Fame by Andy Warhol
Andrew Warhola, better known as Andy Warhol, was an American artist and a central figure in the movement known as “Pop art”. After a successful career as a commercial illustrator, Warhol became famous worldwide for his work as a painter, an avant-garde filmmaker, a record producer, an author, and a public figure known for his membership in wildly diverse social circles that included bohemian street people, distinguished intellectuals, Hollywood celebrities and wealthy aristocrats. A controversial figure during his lifetime (his work was often derided by critics as a “put-on”), Warhol has been the subject of numerous retrospective exhibitions, books, feature and documentary films since his death in 1987.
Fame has both drawbacks and advantages.
“Being famous isn’t really that important. If I weren’t famous, I wouldn’t have been shot for being Andy Warhol”
On the other hand, Andy finds it delightful to know celebrities and to be known in return.
“A lot of times I do things I don’t want to do at all, just because I’m on stand-by jealousy that somebody else will get to do it instead.”Andy Warhol invented the concept of FOMO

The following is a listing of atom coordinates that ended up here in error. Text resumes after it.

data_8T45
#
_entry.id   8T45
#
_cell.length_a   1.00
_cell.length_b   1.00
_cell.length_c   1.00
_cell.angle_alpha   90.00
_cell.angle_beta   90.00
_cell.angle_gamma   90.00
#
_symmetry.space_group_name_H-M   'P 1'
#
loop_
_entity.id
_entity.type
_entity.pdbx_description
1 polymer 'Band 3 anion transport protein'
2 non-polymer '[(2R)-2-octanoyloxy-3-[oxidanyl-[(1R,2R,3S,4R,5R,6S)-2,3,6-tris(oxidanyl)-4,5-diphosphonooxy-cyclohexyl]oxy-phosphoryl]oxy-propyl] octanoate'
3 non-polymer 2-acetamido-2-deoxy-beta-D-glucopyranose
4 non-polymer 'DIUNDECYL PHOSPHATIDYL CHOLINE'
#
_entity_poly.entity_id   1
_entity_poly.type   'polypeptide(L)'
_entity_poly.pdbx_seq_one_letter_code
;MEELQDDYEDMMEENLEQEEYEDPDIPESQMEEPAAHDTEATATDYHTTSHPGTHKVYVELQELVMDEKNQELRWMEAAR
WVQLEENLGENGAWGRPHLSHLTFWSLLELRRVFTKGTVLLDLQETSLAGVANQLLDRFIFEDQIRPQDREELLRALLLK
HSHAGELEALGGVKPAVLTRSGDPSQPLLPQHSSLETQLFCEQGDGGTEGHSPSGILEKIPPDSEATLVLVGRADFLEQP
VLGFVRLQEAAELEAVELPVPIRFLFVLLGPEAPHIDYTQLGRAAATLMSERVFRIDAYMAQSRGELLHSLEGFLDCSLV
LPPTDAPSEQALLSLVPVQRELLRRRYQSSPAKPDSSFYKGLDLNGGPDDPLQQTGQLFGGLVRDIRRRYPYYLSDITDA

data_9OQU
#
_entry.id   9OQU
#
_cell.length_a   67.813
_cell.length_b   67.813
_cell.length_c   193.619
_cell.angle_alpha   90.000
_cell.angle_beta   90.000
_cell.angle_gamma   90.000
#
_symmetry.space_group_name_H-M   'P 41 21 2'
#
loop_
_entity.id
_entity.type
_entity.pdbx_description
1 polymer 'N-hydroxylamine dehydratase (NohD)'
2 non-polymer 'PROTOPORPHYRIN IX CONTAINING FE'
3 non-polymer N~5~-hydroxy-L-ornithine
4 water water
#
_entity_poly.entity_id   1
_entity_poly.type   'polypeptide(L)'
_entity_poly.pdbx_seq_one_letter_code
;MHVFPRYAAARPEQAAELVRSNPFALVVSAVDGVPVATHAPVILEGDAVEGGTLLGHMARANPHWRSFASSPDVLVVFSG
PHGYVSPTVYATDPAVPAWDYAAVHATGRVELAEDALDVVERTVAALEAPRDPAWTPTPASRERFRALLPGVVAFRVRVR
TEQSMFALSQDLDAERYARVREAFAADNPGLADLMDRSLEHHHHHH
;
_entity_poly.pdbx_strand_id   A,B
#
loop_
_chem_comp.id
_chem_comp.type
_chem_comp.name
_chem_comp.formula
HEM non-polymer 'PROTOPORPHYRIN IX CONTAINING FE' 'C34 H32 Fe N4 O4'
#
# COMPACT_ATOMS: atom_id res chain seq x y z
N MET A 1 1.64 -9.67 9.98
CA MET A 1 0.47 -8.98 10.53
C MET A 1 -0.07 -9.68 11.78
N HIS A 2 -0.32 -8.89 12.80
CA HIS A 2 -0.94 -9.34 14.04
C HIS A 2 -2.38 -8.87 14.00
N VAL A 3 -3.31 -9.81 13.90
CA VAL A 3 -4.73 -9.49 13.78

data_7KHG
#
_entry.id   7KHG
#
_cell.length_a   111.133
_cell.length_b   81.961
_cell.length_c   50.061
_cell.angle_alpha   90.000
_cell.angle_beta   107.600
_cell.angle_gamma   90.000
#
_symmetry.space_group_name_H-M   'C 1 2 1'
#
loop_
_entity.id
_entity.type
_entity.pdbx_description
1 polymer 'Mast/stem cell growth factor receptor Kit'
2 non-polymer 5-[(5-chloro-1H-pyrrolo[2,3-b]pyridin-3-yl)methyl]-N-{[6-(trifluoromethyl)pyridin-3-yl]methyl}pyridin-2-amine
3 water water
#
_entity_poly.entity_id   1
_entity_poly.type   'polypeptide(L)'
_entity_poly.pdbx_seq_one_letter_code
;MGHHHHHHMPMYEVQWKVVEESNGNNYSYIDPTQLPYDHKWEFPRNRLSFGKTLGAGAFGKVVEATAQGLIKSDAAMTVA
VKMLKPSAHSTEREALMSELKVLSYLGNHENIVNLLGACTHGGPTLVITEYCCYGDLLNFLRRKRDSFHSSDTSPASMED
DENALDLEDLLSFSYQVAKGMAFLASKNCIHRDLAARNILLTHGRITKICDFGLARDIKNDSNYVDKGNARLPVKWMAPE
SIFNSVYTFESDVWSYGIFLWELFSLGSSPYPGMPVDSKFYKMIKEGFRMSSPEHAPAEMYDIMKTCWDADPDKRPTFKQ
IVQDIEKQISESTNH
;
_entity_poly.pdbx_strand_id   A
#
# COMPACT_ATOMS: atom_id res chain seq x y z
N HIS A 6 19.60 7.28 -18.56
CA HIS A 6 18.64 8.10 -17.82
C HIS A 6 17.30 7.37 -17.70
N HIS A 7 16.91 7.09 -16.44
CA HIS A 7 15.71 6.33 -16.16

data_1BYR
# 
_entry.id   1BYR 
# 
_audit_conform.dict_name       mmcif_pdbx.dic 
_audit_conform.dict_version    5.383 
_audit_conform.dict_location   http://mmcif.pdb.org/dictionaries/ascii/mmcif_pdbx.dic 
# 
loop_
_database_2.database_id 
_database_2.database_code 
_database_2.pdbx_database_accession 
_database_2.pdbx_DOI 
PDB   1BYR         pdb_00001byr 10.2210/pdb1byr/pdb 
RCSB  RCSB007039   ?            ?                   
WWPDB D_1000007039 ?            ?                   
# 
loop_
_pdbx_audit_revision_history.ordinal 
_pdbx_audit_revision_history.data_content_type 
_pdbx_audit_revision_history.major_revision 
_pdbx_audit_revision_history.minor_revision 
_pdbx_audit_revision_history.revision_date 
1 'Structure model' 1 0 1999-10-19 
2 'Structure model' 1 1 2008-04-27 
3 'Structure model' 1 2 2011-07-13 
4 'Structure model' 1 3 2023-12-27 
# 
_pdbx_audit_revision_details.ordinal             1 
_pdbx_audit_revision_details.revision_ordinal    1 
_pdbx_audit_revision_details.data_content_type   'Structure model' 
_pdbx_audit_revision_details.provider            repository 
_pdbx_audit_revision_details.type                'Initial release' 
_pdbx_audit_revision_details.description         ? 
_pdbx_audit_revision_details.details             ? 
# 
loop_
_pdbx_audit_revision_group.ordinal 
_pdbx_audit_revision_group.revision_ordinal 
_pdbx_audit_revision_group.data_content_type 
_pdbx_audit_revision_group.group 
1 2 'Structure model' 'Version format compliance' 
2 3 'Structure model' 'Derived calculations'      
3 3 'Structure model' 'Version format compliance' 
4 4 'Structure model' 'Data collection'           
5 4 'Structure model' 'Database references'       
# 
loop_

To Andy, the idea of fame is relative, though, because as soon as a person begins to know a famous person, the aura of fame is diminished a little bit. The mystique of fame and notoriety is the largest part of being famous.
``Working for a lot of money can throw your self-image off. When I used to do shoe drawings for magazines I would count up my shoes to figure out how much I was going to get. I lived by shoe numbers``
Andy finds the hardest part of fame is doing interviews with people from different media who come to the interview with preconceived ideas of what they are going to publicize about Andy before even speaking with him.
Date: 2nd of December
Time: 10:00 – 12:00
Groups have to do an analyses on the book